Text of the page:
Coffee Break

Is The UK Seeing The End Of Manual Gearboxes?

In recent years, there’s been a surprising number of enthusiast’s cars that have been replaced without the option of a manual gearbox. The Porsche 911 GT3, Aston Martin’s V12 Vantage, and the Renault Clio RS 200 Turbo are just a few. This has proven that we’re finally seeing manual gearboxes or “stick shifts” being phased out in the UK. Or are we?…

Image source: Pixabay

Despite the hype surrounding the imminent death of the manual transmission, and the subsequent rise of “flappy-paddle” gearboxes, the overwhelming majority of cars sold over the past three years have been manual models. This is contrary to a trend in the US and Canada, where manual gearboxes have been being phased out of the market for decades. However, it’s estimated only a quarter of cars on the UK’s roads are automatics, and not all of those have flappy paddles or full-blown dual clutch transmissions.

If you look at sales figures stretching back from the noughties, you’ll see that the popularity of manual gearboxes has certainly seen a decline. However, this has been on a steady curve with no noticeable drops. From 2004 to 2014, automatic gearboxes rose by a meagre 7.6 percent, despite some auto manufacturer’s fears of a total overhaul.

Despite the Brits’ affinity with manual cars, the whole auto industry’s shift towards automatic models is still noticeable, and isn’t expected to turn around for the foreseeable future. High-end companies like Jaguar and Ferrari seemed to have discovered years ago that building a lot of prestigious sports cars with manual transmission is pointless, as their main customer base simply isn’t interested in buying them anymore. However, this is only one side to the story. The steadily climbing popularity of flappy-paddle transmission on more humble models, such as recent versions of the Vauxhall Corsa, which can be bought with a dual-clutch option, are more indicative of the way the international auto market is going.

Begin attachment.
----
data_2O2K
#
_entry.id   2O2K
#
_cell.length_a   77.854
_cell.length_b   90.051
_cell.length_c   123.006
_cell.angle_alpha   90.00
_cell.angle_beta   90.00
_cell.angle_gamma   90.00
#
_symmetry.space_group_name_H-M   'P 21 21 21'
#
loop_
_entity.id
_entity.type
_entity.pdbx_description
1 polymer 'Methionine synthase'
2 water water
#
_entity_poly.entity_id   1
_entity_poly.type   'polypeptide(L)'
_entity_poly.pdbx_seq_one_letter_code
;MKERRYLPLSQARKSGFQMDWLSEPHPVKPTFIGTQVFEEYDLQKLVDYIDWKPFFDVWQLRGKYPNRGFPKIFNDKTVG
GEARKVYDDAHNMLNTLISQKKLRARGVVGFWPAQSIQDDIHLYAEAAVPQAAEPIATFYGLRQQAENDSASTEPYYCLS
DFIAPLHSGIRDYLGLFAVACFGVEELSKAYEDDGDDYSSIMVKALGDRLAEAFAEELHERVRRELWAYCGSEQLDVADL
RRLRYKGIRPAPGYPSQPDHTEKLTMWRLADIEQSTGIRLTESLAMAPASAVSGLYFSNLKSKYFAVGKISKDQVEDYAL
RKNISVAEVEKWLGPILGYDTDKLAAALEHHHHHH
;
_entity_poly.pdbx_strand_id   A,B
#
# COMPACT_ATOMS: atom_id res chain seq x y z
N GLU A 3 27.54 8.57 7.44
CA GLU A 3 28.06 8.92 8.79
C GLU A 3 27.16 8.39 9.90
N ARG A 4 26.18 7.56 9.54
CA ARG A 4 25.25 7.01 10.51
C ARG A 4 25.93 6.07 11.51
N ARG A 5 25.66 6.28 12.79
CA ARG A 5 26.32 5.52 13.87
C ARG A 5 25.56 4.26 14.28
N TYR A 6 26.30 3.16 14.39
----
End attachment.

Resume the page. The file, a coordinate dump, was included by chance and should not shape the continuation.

This trend poses some pretty interesting questions for car-nuts. First of all, what happens when a new driver learns at a driving school focussing on automatics, and then can only afford a second-hand car with a manual gearbox? Would they be allowed to leave the lot in a manual car, having learned in a dual-clutch Corsa?

The other big mystery around the shift we’re seeing is a question of economics. Why is it that dual-clutch models in particular, traditionally heavier than the manual equivalent and much more expensive to produce for manufacturers, have become the model of choice for many large car companies? This trend has been particularly noticeable in high-performance enthusiast’s cars. Aston Martin, Porsche, Mercedes and Ferrari have all shown a considerable shift towards dual clutch models. Although this engineering can keep up with increasing demands for power and torque, many in the industry say it’s mainly down to enthusiast’s falling demand for manual performance cars.

While there are some drivers who will hold fast to manual gearboxes forever, there’s definitely a shift towards automatics occurring in the UK. It will certainly be interesting to see how this trend shapes the future of the industry.